It’s hard to believe I was ever 15 and a sophomore in high school. It was so long ago and most of my memories from that time are frayed because of the passage of time and the deterioration of my senses.
But something so big and terrible happened on Oct. 2, 1970, that it sticks, at least a lot of it. There are times when I wish it didn’t.
One of the two planes carrying the Wichita State football team to Logan, Utah, for a game against Utah State crashed in a box canyon in the Colorado mountainside. Thirty-one people were killed, including 13 Shocker players in their late teens and early 20s.
It’s so sad.
During my nearly 40 years at the Wichita Eagle, I’ve gotten to know several of those players through their families and friends. I’ve written stories and columns about the deceased and about the nine players who survived the crash.
Today is the 44th anniversary of the crash and there was a memorial service at Wichita State on Thursday morning, as there is every Oct. 2. It’s a nice, brief and quiet ceremony.
I didn’t go today, but I visited the memorial later in the day, during the lunch hour. It was cloudy and peaceful. There were no other visitors in the 20 minutes or so I spent there, but I’m sure that many were privately thinking about the crash and its ramifications. It’s a tragedy that bonds us as Wichitans, especially those of us old enough to remember where we were and what we were doing when we heard the terrible, unbelievable news.
The plane crashed on a Friday, in the early afternoon, after re-fueling in Denver. I remember the confusion of the day, a day before there was Twitter or Facebook or any of the instant access to breaking news that exists today.
There was, however, television. And local news stations broke into programming with pieces of the news.
My most vivid memory of that afternoon is talking to my friends about the crash as we were walking home from Derby High School. I was a huge Wichita State football fan in those days; my father and I went to most of the games. And a Derby kid, Steve Moore, was on the team.
Turns out that Moore was one of the players killed in the crash. His sister, Becky, was a senior at Derby at the time.
When news of the crash first started to come out, there was confusion about there being two planes used to transport the team, coaches, administrators and boosters. I remember being surprised to learn that two planes were en route and concerned that both had crashed, even though that didn’t make much sense.
Then I became concerned about Gus Grebe, who was Wichita State’s play-by-play radio broadcaster in those days. Like so many Shocker fans, I loved Gus and wanted him to be safe. I was relieved to find out later that he was on the other plane, the one that arrived safely in Logan.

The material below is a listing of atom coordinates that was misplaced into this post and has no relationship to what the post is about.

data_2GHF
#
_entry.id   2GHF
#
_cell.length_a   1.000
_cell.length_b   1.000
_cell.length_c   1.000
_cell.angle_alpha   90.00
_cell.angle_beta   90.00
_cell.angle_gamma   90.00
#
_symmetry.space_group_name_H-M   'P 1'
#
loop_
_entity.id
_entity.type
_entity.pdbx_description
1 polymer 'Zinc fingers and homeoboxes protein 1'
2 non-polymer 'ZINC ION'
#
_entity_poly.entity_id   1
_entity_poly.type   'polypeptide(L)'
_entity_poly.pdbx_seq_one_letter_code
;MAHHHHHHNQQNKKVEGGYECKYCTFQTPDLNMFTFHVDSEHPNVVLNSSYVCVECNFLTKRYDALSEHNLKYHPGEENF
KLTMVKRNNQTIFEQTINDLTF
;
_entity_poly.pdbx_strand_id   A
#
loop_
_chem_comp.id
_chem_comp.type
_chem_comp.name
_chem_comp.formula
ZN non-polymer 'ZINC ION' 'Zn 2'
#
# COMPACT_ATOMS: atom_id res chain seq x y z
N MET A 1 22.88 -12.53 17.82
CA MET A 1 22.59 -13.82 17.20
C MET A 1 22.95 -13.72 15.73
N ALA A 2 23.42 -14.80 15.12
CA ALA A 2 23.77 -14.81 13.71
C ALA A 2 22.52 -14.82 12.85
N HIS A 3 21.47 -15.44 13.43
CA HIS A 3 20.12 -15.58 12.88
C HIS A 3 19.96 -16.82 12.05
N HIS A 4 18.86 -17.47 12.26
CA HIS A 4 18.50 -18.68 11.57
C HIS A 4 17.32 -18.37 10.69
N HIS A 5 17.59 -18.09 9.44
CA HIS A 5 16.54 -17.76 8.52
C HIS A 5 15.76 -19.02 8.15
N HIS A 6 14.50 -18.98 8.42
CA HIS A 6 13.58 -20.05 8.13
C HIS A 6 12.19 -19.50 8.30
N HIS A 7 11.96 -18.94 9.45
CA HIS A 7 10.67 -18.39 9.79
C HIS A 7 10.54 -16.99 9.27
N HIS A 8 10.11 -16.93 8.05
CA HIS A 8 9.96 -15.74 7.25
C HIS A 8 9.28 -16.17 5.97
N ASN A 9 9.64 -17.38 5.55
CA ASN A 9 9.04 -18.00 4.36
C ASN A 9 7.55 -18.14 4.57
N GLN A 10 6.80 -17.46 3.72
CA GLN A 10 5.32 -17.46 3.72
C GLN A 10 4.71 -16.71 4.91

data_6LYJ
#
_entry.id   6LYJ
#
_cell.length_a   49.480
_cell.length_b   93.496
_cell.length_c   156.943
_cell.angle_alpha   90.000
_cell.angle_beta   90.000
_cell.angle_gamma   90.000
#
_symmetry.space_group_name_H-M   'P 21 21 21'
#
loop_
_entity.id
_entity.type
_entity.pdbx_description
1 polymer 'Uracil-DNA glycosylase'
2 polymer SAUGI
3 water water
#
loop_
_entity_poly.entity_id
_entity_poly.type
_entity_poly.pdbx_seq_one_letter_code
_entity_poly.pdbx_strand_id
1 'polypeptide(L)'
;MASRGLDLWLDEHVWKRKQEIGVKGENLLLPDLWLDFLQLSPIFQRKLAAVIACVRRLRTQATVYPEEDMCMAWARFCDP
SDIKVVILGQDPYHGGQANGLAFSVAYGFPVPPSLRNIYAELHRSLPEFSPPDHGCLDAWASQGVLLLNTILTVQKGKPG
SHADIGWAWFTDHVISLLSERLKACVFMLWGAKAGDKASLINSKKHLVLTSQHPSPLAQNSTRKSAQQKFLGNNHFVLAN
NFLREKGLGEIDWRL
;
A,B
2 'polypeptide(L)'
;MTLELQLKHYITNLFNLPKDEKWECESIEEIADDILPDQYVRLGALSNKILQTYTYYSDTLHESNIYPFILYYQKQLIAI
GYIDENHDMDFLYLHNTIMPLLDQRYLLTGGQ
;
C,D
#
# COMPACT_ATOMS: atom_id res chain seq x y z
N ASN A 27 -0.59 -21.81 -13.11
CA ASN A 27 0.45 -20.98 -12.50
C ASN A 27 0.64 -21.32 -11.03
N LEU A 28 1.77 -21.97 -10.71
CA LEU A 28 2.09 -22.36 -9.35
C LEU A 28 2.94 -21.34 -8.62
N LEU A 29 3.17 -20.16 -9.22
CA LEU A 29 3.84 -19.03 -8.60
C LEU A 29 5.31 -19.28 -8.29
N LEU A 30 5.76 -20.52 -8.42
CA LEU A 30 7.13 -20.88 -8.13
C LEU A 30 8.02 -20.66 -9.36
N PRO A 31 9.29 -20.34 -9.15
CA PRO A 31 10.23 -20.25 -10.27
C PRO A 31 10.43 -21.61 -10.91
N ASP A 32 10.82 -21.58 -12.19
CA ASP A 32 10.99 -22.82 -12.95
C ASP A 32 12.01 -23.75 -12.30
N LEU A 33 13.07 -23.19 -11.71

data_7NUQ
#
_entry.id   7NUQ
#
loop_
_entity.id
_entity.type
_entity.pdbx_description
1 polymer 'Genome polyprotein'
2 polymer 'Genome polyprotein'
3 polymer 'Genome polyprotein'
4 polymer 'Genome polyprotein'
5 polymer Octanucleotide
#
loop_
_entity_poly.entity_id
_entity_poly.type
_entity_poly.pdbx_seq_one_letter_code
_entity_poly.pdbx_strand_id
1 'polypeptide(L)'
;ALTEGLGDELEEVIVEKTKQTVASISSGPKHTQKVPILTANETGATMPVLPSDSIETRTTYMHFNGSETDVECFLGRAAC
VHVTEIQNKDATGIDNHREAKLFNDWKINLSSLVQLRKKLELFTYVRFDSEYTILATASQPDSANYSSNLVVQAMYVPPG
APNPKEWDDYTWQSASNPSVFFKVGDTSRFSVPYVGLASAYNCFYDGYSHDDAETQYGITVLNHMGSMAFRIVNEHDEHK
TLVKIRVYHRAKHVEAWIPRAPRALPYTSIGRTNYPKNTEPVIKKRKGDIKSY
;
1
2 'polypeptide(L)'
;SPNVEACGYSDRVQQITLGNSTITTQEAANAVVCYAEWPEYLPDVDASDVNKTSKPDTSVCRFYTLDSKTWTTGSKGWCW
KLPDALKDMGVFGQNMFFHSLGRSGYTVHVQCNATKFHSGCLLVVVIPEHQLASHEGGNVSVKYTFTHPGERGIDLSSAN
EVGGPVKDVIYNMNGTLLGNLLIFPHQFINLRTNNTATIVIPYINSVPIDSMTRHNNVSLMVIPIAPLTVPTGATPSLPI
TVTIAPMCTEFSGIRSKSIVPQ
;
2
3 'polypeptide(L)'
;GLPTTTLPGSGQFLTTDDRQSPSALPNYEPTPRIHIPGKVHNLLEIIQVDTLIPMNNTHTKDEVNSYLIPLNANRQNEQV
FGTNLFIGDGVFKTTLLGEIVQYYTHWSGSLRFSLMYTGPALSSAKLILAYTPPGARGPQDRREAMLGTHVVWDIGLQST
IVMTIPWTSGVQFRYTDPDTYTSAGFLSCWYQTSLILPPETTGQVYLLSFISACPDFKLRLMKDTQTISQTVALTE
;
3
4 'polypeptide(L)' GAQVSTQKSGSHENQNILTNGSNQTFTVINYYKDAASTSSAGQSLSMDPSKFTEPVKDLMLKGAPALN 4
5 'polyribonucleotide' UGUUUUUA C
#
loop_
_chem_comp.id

So many terrible stories came out of the crash, but so many uplifting ones, too.
The football team resumed its season in 1970, just three weeks after the crash, against Arkansas in Fayetteville. The Razorbacks won the game, 62-0. The Shockers won something bigger.
I’ve been proud to work at a newspaper that has so thoroughly and excellently chronicled this important part of Wichita’s history. Much of that work is highlighted today at Kansas.com and it should be required reading for everyone who lives here.
It was a tragedy that easily could have been averted had the pilot of the plane used common sense. He didn’t and 31 people died.
Just more than 16 years after the crash, Wichita State administrators decided to disband the football program. For nearly 30 years, now, there has been no football at WSU. And while the economics of that decision have always made sense, the emotions of it are conflicted.
Every Oct. 2 is a somber day for me, one in which I think about all the great people I’ve interviewed about the crash over the years. I’m writing about it again today, and I’m sure I’ll write about it next year, too. So many stories have been told; so many more haven’t and perhaps never will.
Today, remember and honor everyone who died in the Shocker plane crash:
Marvin Brown, 19, Solomon, sophomore tailback
Don Christian, 20, Duncan, Okla., junior defensive back
John Duren, 19, Oklahoma City, sophomore end
Ron Johnson, 21, Kansas City, Mo., senior safety
Randy Kiesau, 20, Clinton, Okla., junior defensive back
Mal Kimmel, 21, St. Genevieve, Mo., senior center
Carl Krueger, 19, Chicago, sophomore tackle
Steve Moore, 21, Derby, senior linebacker
Tom Owen, 20, Temple Terrace, Fla., junior running back
Gene Robinson, 21, Dayton, Ohio, junior end
Tom Shedden, 20, Oklahoma City, junior tackle
Richard Stines, 19, Kansas City, Kan., sophomore guard
John Taylor, 21, Sherman, Texas, senior cornerback
Jack Vetter, 21, McPherson, senior tackle
WSU staff and boosters
Bert Katzenmeyer, 52, Wichita, athletic director
Marian Katzenmeyer, 52, Wichita, wife of athletic director
Ben Wilson, 44, Wichita, football coach
Helen Wilson, 44, Wichita, wife of coach
Tom Reeves, 31, Wichita, team trainer
Marty Harrison, 19, Argonia, head manager
Carl Fahrbach, 50, Wichita, dean of admissions
Floyd Farmer, 35, Wichita, ticket manager
Ray Coleman, 45, Wichita, chairman of Shocker Club
Maxine Coleman, 43, Wichita, wife of chairman
John Grooms, 42, Wichita ,won membership drive
Etta Mae Grooms, 38, Wichita, won membership drive
Ray King, 48, Hesston, state representative
Yvonne King, 41, Hesston, wife of state representative
Dan Crocker, 27, Oklahoma City, pilot
Judy Lane, 28, Oklahoma City, flight attendant
Judy Dunn, 39, Oklahoma City, flight attendant
And be thankful for those who survived:
Ronald Skipper, co-pilot